Study: Wood Builds Healthy Climate
November 25, 2011 by UPI - United Press International, Inc.
SEATTLE, Nov. 23 (UPI) — A study funded by the U.S. Forest Service suggests harvesting trees for construction can reduce carbon dioxide in the atmosphere.
The study, led by the University of Washington and published in the journal Forests, says Pacific Northwest trees grown and harvested sustainably can both remove existing carbon dioxide from the air and help keep the gas from entering the atmosphere in the first place. Researchers say the harvested wood must be used as a building material in place of cement and steel, which require more fossil fuels in their manufacture. Also, the wood wastes need to be used for biofuels to displace the use of fossil fuels.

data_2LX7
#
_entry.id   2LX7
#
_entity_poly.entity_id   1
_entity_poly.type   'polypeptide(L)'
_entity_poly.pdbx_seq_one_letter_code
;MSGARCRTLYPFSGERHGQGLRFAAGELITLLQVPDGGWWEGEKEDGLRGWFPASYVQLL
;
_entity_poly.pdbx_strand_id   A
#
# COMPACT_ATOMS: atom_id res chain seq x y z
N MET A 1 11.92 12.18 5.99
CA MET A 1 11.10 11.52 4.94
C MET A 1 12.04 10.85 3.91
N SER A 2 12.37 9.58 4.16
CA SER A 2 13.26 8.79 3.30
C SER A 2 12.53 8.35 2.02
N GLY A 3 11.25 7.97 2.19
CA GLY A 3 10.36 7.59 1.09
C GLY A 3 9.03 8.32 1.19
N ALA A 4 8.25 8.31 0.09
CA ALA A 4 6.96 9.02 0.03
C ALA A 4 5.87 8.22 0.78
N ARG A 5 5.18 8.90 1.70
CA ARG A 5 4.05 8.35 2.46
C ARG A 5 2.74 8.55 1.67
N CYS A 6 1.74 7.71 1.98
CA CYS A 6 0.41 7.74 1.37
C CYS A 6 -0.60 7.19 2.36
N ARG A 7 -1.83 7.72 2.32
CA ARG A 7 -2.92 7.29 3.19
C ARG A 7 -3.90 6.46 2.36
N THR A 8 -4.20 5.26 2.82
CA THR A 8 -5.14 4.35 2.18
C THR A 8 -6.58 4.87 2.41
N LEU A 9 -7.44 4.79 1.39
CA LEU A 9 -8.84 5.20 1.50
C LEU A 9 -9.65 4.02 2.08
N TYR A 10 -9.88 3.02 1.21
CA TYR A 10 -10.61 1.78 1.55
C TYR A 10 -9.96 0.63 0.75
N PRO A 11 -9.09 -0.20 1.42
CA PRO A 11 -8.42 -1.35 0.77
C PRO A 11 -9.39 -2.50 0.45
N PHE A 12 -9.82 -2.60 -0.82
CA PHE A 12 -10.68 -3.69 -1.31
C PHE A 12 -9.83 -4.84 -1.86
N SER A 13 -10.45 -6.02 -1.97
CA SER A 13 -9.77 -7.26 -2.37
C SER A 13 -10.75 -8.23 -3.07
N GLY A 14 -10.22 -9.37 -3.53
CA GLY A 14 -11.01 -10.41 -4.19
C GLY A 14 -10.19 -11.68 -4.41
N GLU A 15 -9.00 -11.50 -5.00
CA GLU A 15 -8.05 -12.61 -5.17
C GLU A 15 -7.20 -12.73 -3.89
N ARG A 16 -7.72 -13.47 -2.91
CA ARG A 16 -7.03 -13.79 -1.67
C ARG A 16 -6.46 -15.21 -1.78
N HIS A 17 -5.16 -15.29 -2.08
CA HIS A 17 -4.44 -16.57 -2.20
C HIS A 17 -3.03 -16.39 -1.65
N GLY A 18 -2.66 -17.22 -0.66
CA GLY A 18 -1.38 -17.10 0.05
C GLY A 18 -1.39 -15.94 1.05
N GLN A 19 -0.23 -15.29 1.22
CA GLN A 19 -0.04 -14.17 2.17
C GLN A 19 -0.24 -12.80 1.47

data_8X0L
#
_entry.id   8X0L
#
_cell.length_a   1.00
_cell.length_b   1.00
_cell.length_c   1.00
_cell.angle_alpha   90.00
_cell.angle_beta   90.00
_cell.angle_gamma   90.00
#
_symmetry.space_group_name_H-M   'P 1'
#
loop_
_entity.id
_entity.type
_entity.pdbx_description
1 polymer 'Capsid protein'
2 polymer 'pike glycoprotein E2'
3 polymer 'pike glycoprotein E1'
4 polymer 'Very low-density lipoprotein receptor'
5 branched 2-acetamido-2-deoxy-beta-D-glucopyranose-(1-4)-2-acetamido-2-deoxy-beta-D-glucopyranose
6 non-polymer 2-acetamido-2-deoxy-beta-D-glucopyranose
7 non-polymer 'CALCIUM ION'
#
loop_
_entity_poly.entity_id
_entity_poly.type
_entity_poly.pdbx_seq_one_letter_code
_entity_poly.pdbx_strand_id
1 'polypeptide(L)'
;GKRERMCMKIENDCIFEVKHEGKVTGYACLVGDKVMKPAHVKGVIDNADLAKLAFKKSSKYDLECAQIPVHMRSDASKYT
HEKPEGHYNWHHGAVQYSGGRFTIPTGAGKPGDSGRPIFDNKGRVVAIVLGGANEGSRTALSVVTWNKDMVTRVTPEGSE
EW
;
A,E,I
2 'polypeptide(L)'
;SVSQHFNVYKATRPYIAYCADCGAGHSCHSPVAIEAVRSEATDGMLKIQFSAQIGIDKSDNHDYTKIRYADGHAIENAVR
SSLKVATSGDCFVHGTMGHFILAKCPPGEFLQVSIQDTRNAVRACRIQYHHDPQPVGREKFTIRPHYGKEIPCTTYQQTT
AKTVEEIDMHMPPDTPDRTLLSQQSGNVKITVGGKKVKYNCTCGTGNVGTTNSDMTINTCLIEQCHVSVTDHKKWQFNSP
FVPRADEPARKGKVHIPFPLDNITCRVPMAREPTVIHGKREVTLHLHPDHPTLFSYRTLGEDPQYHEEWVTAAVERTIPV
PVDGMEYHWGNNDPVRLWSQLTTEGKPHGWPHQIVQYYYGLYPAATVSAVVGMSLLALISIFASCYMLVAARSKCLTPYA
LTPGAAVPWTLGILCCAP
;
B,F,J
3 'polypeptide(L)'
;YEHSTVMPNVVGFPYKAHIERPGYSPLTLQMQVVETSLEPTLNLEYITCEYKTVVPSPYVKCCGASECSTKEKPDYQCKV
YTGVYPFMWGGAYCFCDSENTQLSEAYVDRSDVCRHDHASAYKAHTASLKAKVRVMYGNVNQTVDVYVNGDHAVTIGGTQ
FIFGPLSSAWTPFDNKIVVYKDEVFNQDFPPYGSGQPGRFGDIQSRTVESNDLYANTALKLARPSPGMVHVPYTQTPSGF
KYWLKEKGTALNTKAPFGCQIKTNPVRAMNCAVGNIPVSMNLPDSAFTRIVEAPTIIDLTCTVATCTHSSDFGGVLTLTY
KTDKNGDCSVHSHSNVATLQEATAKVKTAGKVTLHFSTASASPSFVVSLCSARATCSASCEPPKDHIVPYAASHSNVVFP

“When it comes to keeping carbon dioxide out of the atmosphere, it makes more sense to use trees to recycle as much carbon as we can and offset the burning of fossil fuel than it does to store carbon in standing forests and continuing burning fossil fuels,” Bruce Lippke, University of Washington professor emeritus of forest resources, said Tuesday in a release.
The researchers said wood used for bioenergy can come from the branches and other debris left after harvesting, materials thinned from stands or from plantations of fast-growing trees such as willow.